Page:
But then, I dislike flavored coffee so much I hate buying beans from a dispenser wall that has flavored varieties in it. The smell is just terrible to me.

Most flavored coffees taste the same to me. I’ve tried everything from Tiramisu, to Strudel Cake, Pumpkin Spice and Eggnog. Eggnog was actually really good but the others didn’t have much of a strong flavor to me. I know now to stay far away from Cinnamon though. It has a very sharp flavor that I don’t like.

Interesting. I ground my coffee for years with about a one-inch piece of cinnamon stick in each batch. It didn’t add a cinnamon taste as much as a sharper coffee flavor overall. (The cinnamon smell while brewing was much stronger than the scent while drinking, or the taste.)

My wife, however, hated the taste from the beginning of our relationship, so I stopped brewing it that way. So it might be a “taster/nontaster” thing.

Or maybe “cinnamon flavored coffee” just goes too heavy on the Cinnamon! flavor.

For me, hazelnut flavor is the devil. I like REAL hazelnuts, but there is something in artificial hazelnut flavoring (and if there are numerous versions of it, all versions share this something) that is immediately and viscerally repulsive to me. It’s almost like the “nutty” component has somehow been made extremely cloying and AMPED THE FUCK UP.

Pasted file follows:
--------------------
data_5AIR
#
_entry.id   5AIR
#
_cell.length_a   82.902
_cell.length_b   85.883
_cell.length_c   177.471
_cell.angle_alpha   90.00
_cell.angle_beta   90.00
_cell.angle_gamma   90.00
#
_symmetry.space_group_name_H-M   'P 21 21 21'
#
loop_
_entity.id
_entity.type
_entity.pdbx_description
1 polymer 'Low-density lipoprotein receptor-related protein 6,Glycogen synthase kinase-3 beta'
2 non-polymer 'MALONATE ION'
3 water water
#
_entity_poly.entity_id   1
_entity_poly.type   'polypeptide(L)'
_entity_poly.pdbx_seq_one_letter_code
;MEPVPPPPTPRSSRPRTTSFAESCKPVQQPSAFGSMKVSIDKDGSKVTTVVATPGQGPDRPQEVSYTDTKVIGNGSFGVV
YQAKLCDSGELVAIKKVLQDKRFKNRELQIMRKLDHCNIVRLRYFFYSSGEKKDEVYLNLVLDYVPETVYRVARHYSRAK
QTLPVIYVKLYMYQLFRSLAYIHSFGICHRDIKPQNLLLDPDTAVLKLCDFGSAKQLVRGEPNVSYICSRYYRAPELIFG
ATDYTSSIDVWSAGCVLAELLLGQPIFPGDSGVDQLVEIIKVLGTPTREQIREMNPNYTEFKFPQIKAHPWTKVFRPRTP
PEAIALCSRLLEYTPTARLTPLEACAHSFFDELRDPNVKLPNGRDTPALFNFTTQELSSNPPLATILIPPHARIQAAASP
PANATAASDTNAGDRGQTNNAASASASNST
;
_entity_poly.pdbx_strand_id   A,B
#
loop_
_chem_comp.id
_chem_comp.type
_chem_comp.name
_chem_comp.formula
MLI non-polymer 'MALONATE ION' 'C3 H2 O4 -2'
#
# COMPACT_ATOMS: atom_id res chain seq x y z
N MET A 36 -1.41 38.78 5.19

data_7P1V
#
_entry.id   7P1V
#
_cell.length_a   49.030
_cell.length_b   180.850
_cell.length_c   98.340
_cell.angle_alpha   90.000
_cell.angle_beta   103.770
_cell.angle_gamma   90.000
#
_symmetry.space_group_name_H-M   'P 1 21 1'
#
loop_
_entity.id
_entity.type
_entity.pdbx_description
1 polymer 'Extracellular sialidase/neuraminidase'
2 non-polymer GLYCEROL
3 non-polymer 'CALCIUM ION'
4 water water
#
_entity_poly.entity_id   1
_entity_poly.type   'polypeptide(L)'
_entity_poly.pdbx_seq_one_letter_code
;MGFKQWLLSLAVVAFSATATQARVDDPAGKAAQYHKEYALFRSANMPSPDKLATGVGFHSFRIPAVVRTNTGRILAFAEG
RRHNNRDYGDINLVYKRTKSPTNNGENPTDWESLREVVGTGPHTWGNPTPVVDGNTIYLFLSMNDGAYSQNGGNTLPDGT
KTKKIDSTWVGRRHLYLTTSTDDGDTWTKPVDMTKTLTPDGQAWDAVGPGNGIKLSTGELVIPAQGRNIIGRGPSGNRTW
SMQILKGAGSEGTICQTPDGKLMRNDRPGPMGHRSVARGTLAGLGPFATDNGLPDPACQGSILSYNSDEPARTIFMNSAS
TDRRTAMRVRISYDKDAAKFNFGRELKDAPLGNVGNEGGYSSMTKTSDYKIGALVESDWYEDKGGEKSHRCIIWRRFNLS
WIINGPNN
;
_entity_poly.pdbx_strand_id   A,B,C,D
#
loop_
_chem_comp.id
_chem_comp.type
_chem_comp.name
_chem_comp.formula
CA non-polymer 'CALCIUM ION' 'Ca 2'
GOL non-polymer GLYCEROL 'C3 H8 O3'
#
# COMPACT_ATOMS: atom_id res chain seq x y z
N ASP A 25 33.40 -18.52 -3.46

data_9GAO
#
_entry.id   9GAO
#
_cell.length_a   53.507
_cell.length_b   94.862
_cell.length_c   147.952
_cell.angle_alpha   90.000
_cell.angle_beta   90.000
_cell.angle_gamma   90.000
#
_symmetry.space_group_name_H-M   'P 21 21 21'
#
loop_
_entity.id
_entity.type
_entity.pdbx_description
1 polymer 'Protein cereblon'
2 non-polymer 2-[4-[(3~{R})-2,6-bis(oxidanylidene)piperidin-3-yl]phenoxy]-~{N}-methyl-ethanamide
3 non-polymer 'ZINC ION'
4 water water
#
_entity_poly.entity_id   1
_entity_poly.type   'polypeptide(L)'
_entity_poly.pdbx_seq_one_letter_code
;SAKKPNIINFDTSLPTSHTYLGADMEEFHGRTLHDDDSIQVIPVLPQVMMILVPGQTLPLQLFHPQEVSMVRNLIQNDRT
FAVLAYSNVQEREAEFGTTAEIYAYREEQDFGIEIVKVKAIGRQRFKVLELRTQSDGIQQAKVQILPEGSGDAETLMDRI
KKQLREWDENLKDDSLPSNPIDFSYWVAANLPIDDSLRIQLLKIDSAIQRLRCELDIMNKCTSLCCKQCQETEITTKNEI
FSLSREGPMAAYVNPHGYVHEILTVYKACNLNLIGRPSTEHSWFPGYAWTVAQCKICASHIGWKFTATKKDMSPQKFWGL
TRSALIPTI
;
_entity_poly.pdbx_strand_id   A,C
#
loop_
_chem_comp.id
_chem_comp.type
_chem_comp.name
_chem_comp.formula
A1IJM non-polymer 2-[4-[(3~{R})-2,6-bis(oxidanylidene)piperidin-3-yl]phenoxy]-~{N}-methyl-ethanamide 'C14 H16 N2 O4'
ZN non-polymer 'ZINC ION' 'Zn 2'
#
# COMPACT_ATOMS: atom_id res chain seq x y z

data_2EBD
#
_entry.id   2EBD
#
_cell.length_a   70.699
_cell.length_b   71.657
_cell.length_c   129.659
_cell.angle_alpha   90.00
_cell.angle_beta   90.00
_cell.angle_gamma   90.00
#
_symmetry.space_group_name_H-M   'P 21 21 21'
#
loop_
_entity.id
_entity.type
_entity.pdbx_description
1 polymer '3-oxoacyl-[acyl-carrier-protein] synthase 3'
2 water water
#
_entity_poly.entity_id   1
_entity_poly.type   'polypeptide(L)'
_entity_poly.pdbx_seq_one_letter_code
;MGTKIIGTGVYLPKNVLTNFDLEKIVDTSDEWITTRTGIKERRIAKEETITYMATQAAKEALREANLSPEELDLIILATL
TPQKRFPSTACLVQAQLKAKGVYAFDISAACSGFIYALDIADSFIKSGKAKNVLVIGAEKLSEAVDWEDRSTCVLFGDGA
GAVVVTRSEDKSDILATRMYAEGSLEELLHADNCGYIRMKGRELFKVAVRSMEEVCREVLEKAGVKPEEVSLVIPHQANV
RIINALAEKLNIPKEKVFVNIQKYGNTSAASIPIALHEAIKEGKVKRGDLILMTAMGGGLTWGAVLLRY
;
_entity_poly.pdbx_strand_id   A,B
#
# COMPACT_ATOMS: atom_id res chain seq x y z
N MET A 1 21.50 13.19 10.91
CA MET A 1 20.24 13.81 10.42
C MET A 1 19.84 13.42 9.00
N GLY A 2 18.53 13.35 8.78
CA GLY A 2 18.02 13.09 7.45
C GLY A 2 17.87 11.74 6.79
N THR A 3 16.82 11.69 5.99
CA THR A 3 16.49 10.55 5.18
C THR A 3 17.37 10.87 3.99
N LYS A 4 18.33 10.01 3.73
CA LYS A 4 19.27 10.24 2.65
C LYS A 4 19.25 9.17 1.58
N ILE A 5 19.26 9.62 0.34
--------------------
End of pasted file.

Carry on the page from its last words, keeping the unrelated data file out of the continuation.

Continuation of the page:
I haven’t tasted this in any other coffee flavorings (or really, anything artificially flavored). It’s ONLY been things that are hazelnut flavored. This I why I found the “flavored coffee is all the exact same flavor” baffling. :slight_smile:

:thinks: Actually, I have the same revulsion for hazelnut scented things, too (like candles). Interesting.

Yeah, anything hazelnut flavored tastes like I’m chewing on hazelnut twigs.

Maybe you are tasting the carrier used to add the flavor compounds. Propylene glycol is used because it can solubilize the flavoring and is generally recognized as safe (GRAS). It is supposed to not have a strong flavor on its own but is faintly sweet and could be the common ingredient.

Back in my barista days, I was taught that the coffees that come already flavored are always sub-par beans that are very old, and the flavoring is added to give them a second life. That’s why, at quality coffee shops, they add flavor in the form of syrups rather than use flavored beans.

I wonder if that is also an element the OP is tasting. Old, inferior beans. Do you taste the same sort of flavor when you get something like a vanilla latte at a shop? If so, then maybe that theory is blown.